Carey joins probe of sex abuse in Arundel schools Lawyer plans run for attorney general

September 08, 1993|By Andrea F. Siegel | Andrea F. Siegel,Staff Writer

Eleanor M. Carey, a former deputy state attorney general making a second bid for the post of Maryland attorney general, is joining the legal team investigating how the Anne Arundel public school system dealt with allegations that teachers sexually abused students.

A lawyer in private practice in Baltimore, Ms. Carey said she agreed to volunteer "as much time as it takes" to get to the bottom of what she called a "terrible puzzle." The probe is supposed to be completed by Nov. 30.

The investigator hired last month for $106,000 by the school system, lawyer Alan I. Baron, said he sought Ms. Carey because of the growing scope of the probe and because he was impressed by her skills when they worked together on a previous investigation.

"I think she is a terrific investigative lawyer," Mr. Baron said. "I really needed some help. It's a big task and it's getting bigger all the time."

"There is nothing more important than making sure schools are safe," Ms. Carey said yesterday. "Citizens and taxpayers need to know how this happened and make sure it doesn't happen again."

Ms. Carey said that because the election is more than a year off, she could devote time to the probe. She is considered the major Democratic threat to J. Joseph Curran Jr., who is seeking a third term as state attorney general. She lost to him in 1986.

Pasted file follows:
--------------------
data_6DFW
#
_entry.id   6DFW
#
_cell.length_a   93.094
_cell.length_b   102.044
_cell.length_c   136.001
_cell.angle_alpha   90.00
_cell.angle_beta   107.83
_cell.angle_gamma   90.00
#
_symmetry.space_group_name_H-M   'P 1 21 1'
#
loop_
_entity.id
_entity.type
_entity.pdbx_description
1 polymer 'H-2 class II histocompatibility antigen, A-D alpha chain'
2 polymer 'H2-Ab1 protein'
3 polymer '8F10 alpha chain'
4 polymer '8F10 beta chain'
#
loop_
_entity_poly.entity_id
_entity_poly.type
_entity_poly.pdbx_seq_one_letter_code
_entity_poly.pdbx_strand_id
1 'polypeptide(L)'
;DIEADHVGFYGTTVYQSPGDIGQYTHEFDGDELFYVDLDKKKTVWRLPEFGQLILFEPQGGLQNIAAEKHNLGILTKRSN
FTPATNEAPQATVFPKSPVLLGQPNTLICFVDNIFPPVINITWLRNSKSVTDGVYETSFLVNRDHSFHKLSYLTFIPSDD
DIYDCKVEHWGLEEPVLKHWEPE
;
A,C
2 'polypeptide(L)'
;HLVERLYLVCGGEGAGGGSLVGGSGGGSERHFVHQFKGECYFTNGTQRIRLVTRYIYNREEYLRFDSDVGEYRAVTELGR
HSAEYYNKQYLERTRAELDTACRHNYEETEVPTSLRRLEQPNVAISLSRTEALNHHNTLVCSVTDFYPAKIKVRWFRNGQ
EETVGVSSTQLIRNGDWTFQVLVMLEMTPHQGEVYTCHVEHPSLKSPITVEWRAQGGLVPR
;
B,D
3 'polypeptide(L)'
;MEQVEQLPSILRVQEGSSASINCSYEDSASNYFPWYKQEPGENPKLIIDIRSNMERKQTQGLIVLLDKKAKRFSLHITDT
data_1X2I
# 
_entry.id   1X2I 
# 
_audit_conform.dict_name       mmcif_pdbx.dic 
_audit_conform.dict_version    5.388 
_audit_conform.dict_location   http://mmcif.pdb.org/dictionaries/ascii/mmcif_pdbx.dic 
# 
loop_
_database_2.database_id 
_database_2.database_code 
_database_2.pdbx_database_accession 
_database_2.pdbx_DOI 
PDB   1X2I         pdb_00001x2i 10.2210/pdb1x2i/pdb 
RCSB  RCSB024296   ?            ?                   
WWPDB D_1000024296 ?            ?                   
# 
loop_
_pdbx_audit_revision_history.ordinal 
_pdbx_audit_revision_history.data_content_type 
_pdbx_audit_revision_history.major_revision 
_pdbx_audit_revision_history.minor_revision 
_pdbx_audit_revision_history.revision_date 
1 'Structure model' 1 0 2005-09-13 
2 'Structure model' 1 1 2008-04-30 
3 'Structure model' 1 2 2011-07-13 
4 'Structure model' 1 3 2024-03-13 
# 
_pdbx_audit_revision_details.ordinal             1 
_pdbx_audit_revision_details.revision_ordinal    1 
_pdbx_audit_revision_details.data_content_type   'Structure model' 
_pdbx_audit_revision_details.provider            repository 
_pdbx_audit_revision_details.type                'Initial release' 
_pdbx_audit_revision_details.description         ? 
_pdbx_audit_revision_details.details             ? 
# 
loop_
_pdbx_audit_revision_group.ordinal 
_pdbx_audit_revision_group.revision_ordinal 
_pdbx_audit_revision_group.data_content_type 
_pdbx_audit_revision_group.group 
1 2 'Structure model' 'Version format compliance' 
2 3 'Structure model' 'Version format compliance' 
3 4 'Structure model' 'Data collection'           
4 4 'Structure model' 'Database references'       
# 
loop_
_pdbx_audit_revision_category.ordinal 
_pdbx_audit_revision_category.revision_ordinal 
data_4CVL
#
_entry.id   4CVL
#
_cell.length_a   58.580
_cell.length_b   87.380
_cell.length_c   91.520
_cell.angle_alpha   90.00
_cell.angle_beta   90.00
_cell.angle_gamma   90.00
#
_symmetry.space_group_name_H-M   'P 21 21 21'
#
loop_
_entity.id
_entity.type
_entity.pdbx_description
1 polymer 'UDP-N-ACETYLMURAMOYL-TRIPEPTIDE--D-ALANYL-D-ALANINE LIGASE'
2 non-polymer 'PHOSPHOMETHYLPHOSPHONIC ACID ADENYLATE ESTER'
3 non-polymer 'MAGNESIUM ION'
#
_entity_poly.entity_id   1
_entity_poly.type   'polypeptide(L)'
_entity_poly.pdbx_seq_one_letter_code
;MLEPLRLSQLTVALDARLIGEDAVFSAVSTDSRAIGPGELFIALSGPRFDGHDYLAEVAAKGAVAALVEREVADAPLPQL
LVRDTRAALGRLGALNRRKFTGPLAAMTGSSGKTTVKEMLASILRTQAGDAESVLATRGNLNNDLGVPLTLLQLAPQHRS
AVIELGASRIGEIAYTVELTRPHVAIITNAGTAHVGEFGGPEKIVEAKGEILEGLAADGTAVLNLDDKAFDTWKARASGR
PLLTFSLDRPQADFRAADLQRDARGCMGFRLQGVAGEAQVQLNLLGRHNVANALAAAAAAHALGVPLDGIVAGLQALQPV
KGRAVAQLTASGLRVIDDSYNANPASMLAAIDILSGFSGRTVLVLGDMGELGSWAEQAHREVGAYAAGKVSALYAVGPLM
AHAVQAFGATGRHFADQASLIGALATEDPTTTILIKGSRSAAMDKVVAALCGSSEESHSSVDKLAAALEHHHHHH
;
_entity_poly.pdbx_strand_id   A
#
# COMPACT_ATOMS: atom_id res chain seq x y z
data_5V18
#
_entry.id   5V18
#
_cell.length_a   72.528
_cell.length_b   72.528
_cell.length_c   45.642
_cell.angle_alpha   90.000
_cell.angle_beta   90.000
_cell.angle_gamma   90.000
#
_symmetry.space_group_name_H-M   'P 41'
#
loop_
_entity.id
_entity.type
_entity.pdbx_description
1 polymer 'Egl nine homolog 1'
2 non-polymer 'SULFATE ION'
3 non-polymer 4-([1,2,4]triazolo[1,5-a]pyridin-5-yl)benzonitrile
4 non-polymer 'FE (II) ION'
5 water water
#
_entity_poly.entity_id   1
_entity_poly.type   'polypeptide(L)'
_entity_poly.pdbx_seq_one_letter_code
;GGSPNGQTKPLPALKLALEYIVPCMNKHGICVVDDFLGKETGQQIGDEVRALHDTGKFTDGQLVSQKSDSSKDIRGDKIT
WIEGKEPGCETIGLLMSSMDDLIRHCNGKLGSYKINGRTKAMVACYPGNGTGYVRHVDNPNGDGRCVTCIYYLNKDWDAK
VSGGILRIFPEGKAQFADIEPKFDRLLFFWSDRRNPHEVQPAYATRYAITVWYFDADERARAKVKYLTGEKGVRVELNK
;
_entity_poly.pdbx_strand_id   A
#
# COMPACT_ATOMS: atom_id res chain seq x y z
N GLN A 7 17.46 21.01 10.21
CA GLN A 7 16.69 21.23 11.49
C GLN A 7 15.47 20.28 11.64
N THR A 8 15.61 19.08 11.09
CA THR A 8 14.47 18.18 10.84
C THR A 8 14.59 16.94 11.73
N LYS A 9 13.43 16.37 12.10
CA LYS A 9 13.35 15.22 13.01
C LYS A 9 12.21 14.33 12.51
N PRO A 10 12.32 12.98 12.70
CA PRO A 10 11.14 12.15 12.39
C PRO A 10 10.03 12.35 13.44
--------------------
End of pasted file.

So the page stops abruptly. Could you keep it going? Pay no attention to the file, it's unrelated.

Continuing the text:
Ms. Carey and Mr. Baron, both 51, worked together at a Baltimore law firm nearly 20 years ago. More recently, they served as special counsel in 1991 and 1992 to the select commission charged with investigating the failure of Rhode Island's privately insured financial institutions.

In that probe, much of Ms. Carey's duties centered on government actions and recommendations for reform. Both are key areas of the Anne Arundel investigation.

Mr. Baron's state-ordered probe is to determine whether Superintendent C. Berry Carter II, who is on paid administrative leave, failed to report suspected child abuse to police or social workers, thus violating state law; to find out whether complaints of child abuse were properly handled by the schools; and to make recommendations for improvements.

Since Northeast High School teacher Ronald W. Price was arrested April 8 and admitted on television that he had sexual trysts with several female students, two other teachers at Northeast have been charged with one count each of child sex abuse.

Mr. Price's trial began yesterday.

Allegations that school officials knew for several years about Mr. Price's activities but did nothing sparked a state investigation, which concluded in July that key Northeast administrators did not report to police or social workers allegations made against Mr. Price in 1989.

State investigators also believed that Mr. Carter -- then the county's deputy superintendent -- was notified of allegations made against Mr. Price but took no action.

Baltimore Sun Articles
Please note the green-lined linked article text has been applied commercially without any involvement from our newsroom editors, reporters or any other editorial staff.